'Heavenly Bodies' sets heavenly record at Met Museum
October 12, 2018 by The Associated Press
Fashion and Catholicism have trumped King Tut.
The Metropolitan Museum of Art says its just-closed fashion exhibit "Heavenly Bodies: Fashion and the Catholic Imagination" has broken the record for most-visited exhibition, beating out the massive 1978 King Tut show.
The sumptuous and sprawling "Heavenly Bodies" at the Met's Costume Institute was spread between the museum's main Fifth Avenue location and its Cloisters branch uptown. The museum says the show brought in 1,659,647 visitors between the two locales.
In 1978, "Treasures of Tutankhamun" brought in 1,360,957 visitors.
"Heavenly Bodies" was the largest exhibit ever mounted at the Met, covering 60,000 square feet in 25 galleries. It was curated by Andrew Bolton, the Costume Institute's chief curator.
Anyone who has waited on a long, snaking line to get into a fashion exhibit at a top museum knows just how popular they've become - and more broadly, how fashion is increasingly seen as a form of artistic and cultural expression.
Trix, an eight-tonne Tyrannosaurus rex, will find a home at Paris' Jardin des Plantes for three months from Wednesday, greeting visitors in attack mode, with her terrifying, toothy snarl mounted at eye level.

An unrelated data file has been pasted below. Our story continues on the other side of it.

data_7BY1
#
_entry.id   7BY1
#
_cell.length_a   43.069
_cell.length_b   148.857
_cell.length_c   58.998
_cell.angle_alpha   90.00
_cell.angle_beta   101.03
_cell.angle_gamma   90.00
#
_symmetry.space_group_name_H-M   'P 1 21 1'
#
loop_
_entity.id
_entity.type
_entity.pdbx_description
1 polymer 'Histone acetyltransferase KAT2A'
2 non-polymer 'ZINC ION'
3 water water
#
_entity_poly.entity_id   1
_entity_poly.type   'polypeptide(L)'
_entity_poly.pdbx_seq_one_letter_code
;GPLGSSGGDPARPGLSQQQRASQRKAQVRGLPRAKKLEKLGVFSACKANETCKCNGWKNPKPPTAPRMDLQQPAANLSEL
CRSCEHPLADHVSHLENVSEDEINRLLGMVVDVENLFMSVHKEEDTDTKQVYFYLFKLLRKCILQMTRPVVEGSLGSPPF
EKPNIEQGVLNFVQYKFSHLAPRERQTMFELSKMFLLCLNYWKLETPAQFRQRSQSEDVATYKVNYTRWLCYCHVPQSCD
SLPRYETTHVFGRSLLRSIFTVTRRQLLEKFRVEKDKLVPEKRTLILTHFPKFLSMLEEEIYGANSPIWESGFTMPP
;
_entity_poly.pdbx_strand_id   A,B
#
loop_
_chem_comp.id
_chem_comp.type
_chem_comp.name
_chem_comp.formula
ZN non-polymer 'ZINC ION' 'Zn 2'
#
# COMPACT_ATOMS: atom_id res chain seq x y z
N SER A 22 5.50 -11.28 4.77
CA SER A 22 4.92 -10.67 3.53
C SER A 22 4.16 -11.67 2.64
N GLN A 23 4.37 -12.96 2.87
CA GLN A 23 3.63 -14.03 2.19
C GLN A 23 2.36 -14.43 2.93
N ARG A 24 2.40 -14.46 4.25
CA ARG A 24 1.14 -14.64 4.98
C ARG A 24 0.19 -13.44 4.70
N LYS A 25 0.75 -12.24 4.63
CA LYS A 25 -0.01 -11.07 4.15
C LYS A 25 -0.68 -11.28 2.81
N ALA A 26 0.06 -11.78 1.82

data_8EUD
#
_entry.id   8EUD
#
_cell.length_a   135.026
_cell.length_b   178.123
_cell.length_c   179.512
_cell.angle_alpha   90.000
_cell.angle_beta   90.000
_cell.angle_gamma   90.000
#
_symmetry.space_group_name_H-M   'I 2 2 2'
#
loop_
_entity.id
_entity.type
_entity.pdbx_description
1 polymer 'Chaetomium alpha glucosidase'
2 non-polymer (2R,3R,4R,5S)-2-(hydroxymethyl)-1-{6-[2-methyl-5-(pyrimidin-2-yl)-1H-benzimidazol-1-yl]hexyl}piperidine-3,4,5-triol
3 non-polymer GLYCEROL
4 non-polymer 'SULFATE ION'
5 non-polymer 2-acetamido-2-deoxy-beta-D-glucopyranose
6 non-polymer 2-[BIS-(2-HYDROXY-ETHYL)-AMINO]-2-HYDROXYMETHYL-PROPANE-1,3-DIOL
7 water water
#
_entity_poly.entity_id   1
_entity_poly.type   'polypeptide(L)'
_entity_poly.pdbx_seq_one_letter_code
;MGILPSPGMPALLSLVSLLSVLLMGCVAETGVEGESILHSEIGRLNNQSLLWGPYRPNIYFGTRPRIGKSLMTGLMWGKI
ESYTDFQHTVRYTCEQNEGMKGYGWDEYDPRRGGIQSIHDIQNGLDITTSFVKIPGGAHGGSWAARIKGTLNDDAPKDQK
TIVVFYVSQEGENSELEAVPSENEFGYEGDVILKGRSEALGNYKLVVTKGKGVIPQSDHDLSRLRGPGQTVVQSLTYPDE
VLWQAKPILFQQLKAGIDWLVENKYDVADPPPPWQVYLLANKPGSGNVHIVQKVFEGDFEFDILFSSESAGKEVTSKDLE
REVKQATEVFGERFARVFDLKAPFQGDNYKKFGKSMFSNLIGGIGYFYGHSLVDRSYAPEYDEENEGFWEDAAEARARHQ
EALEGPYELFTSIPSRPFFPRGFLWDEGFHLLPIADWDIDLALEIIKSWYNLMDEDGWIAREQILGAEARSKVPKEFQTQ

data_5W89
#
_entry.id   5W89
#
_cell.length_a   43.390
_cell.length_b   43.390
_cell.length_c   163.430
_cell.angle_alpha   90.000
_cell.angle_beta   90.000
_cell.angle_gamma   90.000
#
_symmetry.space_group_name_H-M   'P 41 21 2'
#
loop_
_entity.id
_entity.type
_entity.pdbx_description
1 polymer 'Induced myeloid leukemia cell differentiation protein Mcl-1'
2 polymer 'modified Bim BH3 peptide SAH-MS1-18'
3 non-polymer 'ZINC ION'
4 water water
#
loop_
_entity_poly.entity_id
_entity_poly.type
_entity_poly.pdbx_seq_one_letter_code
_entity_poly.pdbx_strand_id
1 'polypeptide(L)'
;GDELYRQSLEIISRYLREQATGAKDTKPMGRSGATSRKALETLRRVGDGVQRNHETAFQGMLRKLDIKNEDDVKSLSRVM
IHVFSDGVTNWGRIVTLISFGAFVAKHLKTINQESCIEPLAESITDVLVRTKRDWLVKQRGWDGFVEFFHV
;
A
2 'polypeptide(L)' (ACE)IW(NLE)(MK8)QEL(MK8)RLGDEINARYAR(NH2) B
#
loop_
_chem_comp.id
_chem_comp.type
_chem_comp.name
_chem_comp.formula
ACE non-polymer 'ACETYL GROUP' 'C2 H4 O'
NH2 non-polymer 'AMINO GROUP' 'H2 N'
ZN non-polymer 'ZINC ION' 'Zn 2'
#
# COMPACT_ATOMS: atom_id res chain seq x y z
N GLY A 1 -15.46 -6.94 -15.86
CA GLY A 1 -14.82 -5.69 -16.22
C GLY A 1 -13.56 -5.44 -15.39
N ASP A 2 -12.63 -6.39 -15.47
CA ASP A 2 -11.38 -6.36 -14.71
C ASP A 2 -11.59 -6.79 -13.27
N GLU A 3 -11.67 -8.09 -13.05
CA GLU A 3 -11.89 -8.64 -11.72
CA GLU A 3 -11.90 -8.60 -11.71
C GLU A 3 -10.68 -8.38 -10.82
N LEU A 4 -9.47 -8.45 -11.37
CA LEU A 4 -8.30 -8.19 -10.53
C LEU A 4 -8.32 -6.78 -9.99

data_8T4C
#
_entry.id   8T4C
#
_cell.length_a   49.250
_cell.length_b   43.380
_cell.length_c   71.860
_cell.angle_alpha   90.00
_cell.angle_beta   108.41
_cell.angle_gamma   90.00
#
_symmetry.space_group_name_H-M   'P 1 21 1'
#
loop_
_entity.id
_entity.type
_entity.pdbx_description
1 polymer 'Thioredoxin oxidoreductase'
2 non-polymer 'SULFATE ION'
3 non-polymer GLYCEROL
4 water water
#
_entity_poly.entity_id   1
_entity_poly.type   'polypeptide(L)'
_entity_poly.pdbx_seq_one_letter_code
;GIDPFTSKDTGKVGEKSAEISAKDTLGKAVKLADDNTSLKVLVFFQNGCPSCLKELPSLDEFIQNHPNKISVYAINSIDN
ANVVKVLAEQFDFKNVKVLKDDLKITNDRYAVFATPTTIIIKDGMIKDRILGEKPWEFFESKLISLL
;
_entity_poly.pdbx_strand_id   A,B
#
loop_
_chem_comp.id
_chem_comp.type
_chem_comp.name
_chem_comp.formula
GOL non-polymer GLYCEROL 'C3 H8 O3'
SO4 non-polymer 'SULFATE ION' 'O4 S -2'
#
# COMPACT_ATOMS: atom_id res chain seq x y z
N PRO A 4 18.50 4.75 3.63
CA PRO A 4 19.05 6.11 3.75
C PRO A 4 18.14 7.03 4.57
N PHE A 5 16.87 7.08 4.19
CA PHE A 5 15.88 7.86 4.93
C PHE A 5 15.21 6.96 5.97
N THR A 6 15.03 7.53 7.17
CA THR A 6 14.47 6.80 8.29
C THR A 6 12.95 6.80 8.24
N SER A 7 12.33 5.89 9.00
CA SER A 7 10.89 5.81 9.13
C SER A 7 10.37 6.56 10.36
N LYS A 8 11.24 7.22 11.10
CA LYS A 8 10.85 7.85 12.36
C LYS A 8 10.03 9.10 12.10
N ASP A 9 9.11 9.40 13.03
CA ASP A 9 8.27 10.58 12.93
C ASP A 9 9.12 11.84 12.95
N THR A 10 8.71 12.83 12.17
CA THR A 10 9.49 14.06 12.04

Spherical nucleic acids are a class of personalized medicines for treating cancer and other diseasesSNAs are challenging to optimize because their structures can vary in many waysNorthwestern University team developed a library ...
Scientists have discovered tadpole-shaped jets coming out of regions with intense magnetic fields on the Sun. Unlike those living on Earth, these "tadpoles"—formally called pseudo-shocks—are made entirely of plasma, the ...
Forest fires are more harmful than previously imagined, causing stunted growth in children who were exposed to smoke while in the womb, according to new research from Duke University and the National University of Singapore.
Excitons—electrically neutral quasiparticles—have extraordinary properties. They exist only in semiconducting and insulating materials and can be easily accessed in two-dimensional (2D) materials just a few atoms thick, ...
Imagine being stuck inside a maze and wanting to find your way out. How would you proceed? The answer is trial and error. This is how traditional computers with classical algorithms operate to find the solution to a complex ...
One of the frontiers of medical diagnostics is the race for more sensitive blood tests. The ability to detect extremely rare proteins could make a life-saving difference for many conditions, such as the early detection of ...
A variety of laser-based techniques can be used to produce colorful artwork on metals. However, each approach typically requires a different type of laser and very specific settings. In a new study, researchers describe how ...
Please sign in to add a comment.
Registration is free, and takes less than a minute.
Click here to reset your password.
Sign in to get notified via email when new comments are made.